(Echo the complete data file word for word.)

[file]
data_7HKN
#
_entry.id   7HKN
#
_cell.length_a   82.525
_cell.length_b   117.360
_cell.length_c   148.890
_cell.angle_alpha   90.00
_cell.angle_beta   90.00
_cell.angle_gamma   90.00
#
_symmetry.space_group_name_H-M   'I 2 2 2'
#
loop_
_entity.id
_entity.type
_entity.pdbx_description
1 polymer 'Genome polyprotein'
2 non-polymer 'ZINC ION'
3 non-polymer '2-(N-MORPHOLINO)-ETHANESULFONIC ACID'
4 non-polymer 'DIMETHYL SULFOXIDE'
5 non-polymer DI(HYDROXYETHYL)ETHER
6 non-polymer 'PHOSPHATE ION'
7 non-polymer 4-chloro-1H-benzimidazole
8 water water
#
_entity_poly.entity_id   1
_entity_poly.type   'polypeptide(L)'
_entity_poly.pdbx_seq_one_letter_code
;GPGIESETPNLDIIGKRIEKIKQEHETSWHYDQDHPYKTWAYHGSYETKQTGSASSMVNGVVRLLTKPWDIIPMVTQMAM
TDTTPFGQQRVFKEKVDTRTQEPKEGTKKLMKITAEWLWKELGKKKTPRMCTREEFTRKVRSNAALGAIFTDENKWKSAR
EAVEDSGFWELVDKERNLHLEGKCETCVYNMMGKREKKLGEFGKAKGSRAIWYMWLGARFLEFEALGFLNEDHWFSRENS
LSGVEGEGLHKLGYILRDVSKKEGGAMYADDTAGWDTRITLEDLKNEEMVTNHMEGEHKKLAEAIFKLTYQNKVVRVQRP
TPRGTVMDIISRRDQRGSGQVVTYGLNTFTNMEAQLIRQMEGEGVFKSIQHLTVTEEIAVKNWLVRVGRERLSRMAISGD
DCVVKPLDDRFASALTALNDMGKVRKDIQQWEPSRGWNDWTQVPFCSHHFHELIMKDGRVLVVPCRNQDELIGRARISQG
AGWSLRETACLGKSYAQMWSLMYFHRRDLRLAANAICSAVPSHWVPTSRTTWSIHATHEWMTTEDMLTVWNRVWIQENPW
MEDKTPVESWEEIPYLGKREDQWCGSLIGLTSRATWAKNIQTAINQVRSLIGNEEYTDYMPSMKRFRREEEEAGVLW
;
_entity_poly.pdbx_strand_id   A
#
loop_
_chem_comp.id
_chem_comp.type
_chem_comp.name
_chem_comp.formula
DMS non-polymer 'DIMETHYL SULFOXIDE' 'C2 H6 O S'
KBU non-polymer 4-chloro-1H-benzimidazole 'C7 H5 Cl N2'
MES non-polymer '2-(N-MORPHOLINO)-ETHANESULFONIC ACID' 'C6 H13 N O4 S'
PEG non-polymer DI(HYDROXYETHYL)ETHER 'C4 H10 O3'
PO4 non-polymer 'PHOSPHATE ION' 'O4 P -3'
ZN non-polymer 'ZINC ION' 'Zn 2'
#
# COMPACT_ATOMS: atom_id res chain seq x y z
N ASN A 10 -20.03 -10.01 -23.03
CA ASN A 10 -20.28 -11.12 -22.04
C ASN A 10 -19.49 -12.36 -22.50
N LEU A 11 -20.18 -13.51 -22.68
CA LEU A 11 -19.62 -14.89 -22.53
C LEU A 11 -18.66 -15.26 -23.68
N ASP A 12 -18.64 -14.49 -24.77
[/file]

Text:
data_7HKN
#
_entry.id   7HKN
#
_cell.length_a   82.525
_cell.length_b   117.360
_cell.length_c   148.890
_cell.angle_alpha   90.00
_cell.angle_beta   90.00
_cell.angle_gamma   90.00
#
_symmetry.space_group_name_H-M   'I 2 2 2'
#
loop_
_entity.id
_entity.type
_entity.pdbx_description
1 polymer 'Genome polyprotein'
2 non-polymer 'ZINC ION'
3 non-polymer '2-(N-MORPHOLINO)-ETHANESULFONIC ACID'
4 non-polymer 'DIMETHYL SULFOXIDE'
5 non-polymer DI(HYDROXYETHYL)ETHER
6 non-polymer 'PHOSPHATE ION'
7 non-polymer 4-chloro-1H-benzimidazole
8 water water
#
_entity_poly.entity_id   1
_entity_poly.type   'polypeptide(L)'
_entity_poly.pdbx_seq_one_letter_code
;GPGIESETPNLDIIGKRIEKIKQEHETSWHYDQDHPYKTWAYHGSYETKQTGSASSMVNGVVRLLTKPWDIIPMVTQMAM
TDTTPFGQQRVFKEKVDTRTQEPKEGTKKLMKITAEWLWKELGKKKTPRMCTREEFTRKVRSNAALGAIFTDENKWKSAR
EAVEDSGFWELVDKERNLHLEGKCETCVYNMMGKREKKLGEFGKAKGSRAIWYMWLGARFLEFEALGFLNEDHWFSRENS
LSGVEGEGLHKLGYILRDVSKKEGGAMYADDTAGWDTRITLEDLKNEEMVTNHMEGEHKKLAEAIFKLTYQNKVVRVQRP
TPRGTVMDIISRRDQRGSGQVVTYGLNTFTNMEAQLIRQMEGEGVFKSIQHLTVTEEIAVKNWLVRVGRERLSRMAISGD
DCVVKPLDDRFASALTALNDMGKVRKDIQQWEPSRGWNDWTQVPFCSHHFHELIMKDGRVLVVPCRNQDELIGRARISQG
AGWSLRETACLGKSYAQMWSLMYFHRRDLRLAANAICSAVPSHWVPTSRTTWSIHATHEWMTTEDMLTVWNRVWIQENPW
MEDKTPVESWEEIPYLGKREDQWCGSLIGLTSRATWAKNIQTAINQVRSLIGNEEYTDYMPSMKRFRREEEEAGVLW
;
_entity_poly.pdbx_strand_id   A
#
loop_
_chem_comp.id
_chem_comp.type
_chem_comp.name
_chem_comp.formula
DMS non-polymer 'DIMETHYL SULFOXIDE' 'C2 H6 O S'
KBU non-polymer 4-chloro-1H-benzimidazole 'C7 H5 Cl N2'
MES non-polymer '2-(N-MORPHOLINO)-ETHANESULFONIC ACID' 'C6 H13 N O4 S'
PEG non-polymer DI(HYDROXYETHYL)ETHER 'C4 H10 O3'
PO4 non-polymer 'PHOSPHATE ION' 'O4 P -3'
ZN non-polymer 'ZINC ION' 'Zn 2'
#
# COMPACT_ATOMS: atom_id res chain seq x y z
N ASN A 10 -20.03 -10.01 -23.03
CA ASN A 10 -20.28 -11.12 -22.04
C ASN A 10 -19.49 -12.36 -22.50
N LEU A 11 -20.18 -13.51 -22.68
CA LEU A 11 -19.62 -14.89 -22.53
C LEU A 11 -18.66 -15.26 -23.68
N ASP A 12 -18.64 -14.49 -24.77